Our Full-Service B2B Marketing Program Delivers Sales-Ready Leads Click to Learn More!
Welcome Guest | Sign In

UK Shopping Guide Turns To Google

By Andy Wang
Nov 29, 1999 12:00 AM PT

UK-based entertainment and shopping guide Virgin Net announced today that it has selected upstart search engine Google to provide search services for its Web site.

UK Shopping Guide Turns To Google

The deal is Google's first with a company in the United Kingdom.

Visitors to Virgin Net will now have the ability to search the entire Web with Google WebSearch, a hosted version of Google's search engine technology. Additionally, Google will provide custom search services that allow visitors to search for sites specific to the United Kingdom and Ireland.

Google and Virgin Net have created a custom index of more than five million UK-specific Web pages.

"The search experience on Virgin Net will reduce search frustration and the time spent looking for relevant results," said Alex Dale, publisher of Virgin Net. "Working together, Virgin Net and Google are enhancing the overall Web experience through content, applications, and superior search services."

More Relevant Results

Google's search engine technology has caught on with Web users because of the relevancy of its search results. The relevancy of Web pages that show up in Google's search results are based on the number and importance of other pages that link to them, with the results calculated by a mathematical algorithm.

Rather than trying to compete with portal sites for advertising dollars -- there is no banner advertising on its site -- Google is working toward improving its search technology and making money by licensing the technology and powering searches on other sites.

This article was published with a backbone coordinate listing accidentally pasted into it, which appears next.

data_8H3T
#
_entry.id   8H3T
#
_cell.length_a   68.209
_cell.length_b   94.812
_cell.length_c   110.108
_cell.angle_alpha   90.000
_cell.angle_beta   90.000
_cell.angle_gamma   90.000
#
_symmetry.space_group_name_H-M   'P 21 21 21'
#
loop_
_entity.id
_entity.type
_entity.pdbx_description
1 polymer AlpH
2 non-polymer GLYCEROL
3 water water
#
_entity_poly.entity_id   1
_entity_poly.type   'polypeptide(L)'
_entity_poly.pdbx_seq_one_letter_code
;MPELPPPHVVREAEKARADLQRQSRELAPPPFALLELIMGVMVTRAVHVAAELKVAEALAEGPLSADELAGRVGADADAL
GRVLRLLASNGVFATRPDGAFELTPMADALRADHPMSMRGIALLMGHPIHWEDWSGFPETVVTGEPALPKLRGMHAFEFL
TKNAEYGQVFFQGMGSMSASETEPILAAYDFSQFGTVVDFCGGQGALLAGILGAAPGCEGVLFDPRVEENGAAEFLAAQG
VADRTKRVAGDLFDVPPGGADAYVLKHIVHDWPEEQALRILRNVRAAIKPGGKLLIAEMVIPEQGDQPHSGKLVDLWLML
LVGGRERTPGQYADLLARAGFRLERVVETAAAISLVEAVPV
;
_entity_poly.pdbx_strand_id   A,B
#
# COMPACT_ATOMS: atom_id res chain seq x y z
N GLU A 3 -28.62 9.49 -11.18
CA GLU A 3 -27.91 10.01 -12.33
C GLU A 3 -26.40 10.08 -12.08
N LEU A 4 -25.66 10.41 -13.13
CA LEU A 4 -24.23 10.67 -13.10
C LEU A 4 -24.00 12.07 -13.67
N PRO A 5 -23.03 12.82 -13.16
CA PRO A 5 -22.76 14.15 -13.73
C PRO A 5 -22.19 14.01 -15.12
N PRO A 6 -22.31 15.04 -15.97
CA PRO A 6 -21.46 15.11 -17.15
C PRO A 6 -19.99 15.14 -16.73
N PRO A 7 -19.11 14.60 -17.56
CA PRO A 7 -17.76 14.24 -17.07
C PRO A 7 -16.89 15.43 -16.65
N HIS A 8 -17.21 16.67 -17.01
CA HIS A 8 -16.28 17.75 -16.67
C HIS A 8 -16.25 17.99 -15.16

In other words, Google is setting itself up as an Internet infrastructure company.

Google does plan to add text advertising that will be targeted to search terms. For example, a user looking for NFL content might see text ads from sports sites.

Top Investors Back Google

Google, which was founded by Stanford graduate students Larry Page and Sergey Brin in 1998, secured $25 million (US$) in a June funding round led by Kleiner Perkins Caufield & Byers and Sequoia Capital.

This instance marked the first time that Kleiner and Sequoia, widely considered to be the two top venture-capital firms in Silicon Valley, have invested in the same company. Kleiner's previous investments include Netscape and Amazon.com, while Sequoia has invested in Yahoo! and Cisco Systems.

Industry heavyweights Netscape and Red Hat are among those that already license Google's technology.


Advertising revenue is diminishing across the Internet, and independent publishers like ECT News Network are the most adversely affected.

We are committed to keeping our content free and independent, which means no paywalls, no sponsored posts, no annoying ad formats, and no subscription fees.

If you like the content on the E-Commerce Times, and want to help support traditional journalism, please consider making a contribution of any size via PayPal by clicking the Donate button:

By donating, you acknowledge that no goods or services are purchased with your donation, donations are not tax-deductible, are non-refundable, and no perks are given to donors.


ECT News Network offers a variety of custom sponsorship packages to meet your business goals. Please contact sales for advertising information.

Facebook Twitter LinkedIn Google+ RSS
Freshsales - HiveXchange
What do you think of commercial spaceflight?
It's the best hope for advancing space exploration.
It's little more than a hobby for billionaires.
It will result in highly profitable new industries, like space mining.
It will dramatically increase space junk and pollution.
It will offer the opportunity to establish a new way of life in space colonies.
It should be heavily regulated by governments.
Freshsales - Don't fall prey to Excel sheets